What were some things you were able to take away from the national webinar or the Federation meeting?
One thing that I took away was the importance of communication with law enforcement agencies. Fortunately we have a strong partnership with the Altadena branch of the Los Angeles Sheriff’s Department. They also suggested that we reach out the ADL in the case of any hate incidents, which we do. And they suggested that we form a security committee to establish security procedures and assess any threats. And of course, they just encouraged everyone to be vigilant. “If you see something, say something.” Lastly, they encouraged a dialogue between institutions and organizations regarding security procedures so we can all learn from and help each other.
Do you feel that when you are communicating with law enforcement that they are aware of, or are taking seriously, the recent surge of anti-Semitic incidents?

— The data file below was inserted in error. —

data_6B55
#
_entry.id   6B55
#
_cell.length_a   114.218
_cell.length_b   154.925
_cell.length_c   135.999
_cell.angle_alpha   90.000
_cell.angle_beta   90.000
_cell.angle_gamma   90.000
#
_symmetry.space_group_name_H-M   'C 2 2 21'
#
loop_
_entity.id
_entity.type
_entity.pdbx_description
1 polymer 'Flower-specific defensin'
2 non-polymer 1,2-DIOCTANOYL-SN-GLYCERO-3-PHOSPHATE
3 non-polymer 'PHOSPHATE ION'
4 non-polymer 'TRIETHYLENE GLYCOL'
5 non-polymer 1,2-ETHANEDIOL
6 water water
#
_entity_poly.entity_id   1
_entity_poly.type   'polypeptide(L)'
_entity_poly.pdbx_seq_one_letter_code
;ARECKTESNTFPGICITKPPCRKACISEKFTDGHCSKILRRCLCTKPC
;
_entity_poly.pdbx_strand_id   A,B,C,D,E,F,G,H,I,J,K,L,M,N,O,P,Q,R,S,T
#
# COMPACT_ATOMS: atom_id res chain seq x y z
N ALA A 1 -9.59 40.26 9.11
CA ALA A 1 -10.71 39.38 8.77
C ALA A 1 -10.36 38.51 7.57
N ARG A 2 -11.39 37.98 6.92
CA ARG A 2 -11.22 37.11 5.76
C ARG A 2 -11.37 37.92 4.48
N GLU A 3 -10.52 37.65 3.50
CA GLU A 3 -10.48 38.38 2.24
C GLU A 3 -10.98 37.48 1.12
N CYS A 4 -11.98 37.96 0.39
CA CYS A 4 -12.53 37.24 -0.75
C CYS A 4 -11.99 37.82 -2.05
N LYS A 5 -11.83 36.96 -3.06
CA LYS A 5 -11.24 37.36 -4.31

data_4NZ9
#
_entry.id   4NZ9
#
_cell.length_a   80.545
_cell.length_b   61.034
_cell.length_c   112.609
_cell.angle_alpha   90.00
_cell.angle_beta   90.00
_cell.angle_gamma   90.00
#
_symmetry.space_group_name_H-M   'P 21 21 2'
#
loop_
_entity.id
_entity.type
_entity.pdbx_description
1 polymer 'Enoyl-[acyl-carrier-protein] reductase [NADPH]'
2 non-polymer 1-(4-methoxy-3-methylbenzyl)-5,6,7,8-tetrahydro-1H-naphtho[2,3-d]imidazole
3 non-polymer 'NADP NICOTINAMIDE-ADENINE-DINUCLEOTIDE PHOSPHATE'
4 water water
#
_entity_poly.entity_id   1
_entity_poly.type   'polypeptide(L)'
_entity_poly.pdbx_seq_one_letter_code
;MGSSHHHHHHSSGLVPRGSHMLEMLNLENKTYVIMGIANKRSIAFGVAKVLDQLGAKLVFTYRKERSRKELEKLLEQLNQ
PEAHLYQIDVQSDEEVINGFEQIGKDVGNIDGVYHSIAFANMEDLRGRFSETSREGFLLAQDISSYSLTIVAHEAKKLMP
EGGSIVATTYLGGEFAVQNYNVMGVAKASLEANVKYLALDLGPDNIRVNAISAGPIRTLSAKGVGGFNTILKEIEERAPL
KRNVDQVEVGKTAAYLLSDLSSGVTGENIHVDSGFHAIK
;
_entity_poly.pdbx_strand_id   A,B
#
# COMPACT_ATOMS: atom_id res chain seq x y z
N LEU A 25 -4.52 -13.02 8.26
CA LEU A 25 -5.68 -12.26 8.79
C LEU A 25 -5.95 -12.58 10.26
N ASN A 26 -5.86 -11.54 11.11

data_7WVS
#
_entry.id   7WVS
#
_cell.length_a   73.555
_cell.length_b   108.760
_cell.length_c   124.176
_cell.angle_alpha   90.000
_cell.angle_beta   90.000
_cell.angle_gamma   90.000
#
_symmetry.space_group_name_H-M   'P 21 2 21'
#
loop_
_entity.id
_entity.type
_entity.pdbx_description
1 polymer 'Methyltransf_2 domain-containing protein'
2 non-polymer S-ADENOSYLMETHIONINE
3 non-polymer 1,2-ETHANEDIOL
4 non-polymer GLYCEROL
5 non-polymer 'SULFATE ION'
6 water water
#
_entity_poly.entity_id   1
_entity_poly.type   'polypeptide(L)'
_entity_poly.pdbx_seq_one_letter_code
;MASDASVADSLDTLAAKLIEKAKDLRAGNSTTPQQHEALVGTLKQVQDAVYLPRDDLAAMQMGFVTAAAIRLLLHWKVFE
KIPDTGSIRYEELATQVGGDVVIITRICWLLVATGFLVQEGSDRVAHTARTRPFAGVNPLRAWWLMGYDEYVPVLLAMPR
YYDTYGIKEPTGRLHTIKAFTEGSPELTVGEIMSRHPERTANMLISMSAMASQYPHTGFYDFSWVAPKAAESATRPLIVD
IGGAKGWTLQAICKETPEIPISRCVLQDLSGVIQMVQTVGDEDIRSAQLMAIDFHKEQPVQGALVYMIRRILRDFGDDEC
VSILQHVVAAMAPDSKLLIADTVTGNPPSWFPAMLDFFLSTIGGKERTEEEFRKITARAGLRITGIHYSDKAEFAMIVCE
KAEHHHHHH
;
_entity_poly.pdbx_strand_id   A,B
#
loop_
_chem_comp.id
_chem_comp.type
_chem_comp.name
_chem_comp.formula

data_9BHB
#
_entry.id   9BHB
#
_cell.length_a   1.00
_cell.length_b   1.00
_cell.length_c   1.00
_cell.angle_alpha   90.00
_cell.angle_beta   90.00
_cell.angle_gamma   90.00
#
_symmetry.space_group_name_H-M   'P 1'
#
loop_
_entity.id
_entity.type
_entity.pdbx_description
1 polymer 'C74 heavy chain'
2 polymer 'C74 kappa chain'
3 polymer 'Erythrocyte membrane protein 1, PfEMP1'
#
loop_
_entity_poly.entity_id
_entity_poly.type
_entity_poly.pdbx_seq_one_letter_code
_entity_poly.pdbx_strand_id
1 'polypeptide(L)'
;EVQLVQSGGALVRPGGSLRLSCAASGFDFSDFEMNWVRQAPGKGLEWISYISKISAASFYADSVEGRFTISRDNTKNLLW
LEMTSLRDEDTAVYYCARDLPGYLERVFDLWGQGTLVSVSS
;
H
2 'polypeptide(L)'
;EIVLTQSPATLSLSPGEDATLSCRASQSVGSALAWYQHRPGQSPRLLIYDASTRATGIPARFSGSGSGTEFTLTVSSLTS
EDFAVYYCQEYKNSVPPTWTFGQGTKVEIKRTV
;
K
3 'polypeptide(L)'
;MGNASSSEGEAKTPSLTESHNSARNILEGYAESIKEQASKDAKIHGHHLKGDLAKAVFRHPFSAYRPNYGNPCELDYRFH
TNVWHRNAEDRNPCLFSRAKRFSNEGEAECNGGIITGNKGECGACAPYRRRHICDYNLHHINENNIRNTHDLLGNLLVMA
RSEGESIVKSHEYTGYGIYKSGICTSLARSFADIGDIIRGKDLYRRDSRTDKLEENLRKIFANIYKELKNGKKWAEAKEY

Yes, absolutely. They are taking it very seriously. The ADL just recently, in partnership of with the local Los Angeles office of the FBI, had a summit to talk specifically about hate groups. I believe they’re taking it very seriously, and that it’s an important topic to them. The community has also taken it very seriously. When the Pittsburgh shooting happened, the following Shabbat we had 500 people show up from many different denominations. Everyone is taking it seriously, and sadly just like school shootings, we have to be vigilant and speak out.
The following was excerpted from a conversation with Jeanine Mann, Immediate Past President of Temple Beth Israel in Pomona [TBI].
In your time at TBI have there been credible threats made against the congregation?
No, fortunately there have been no credible threats made. About two years ago, however, we did discover a graffiti swastika on our facility. That was reported both to the local police as well as the Jewish Federation and ADL.
What is your relationship like with local law enforcement agencies?
We have been very blessed to have a wonderful police department who has been incredibly supportive. They have been fantastic in terms of being responsive and working with us to ensure that our congregation is safe, and making sure that we’re given everything we need to make sure that continues.
How was TBI’s involvement with the Jewish Federation-sponsored meeting held in December?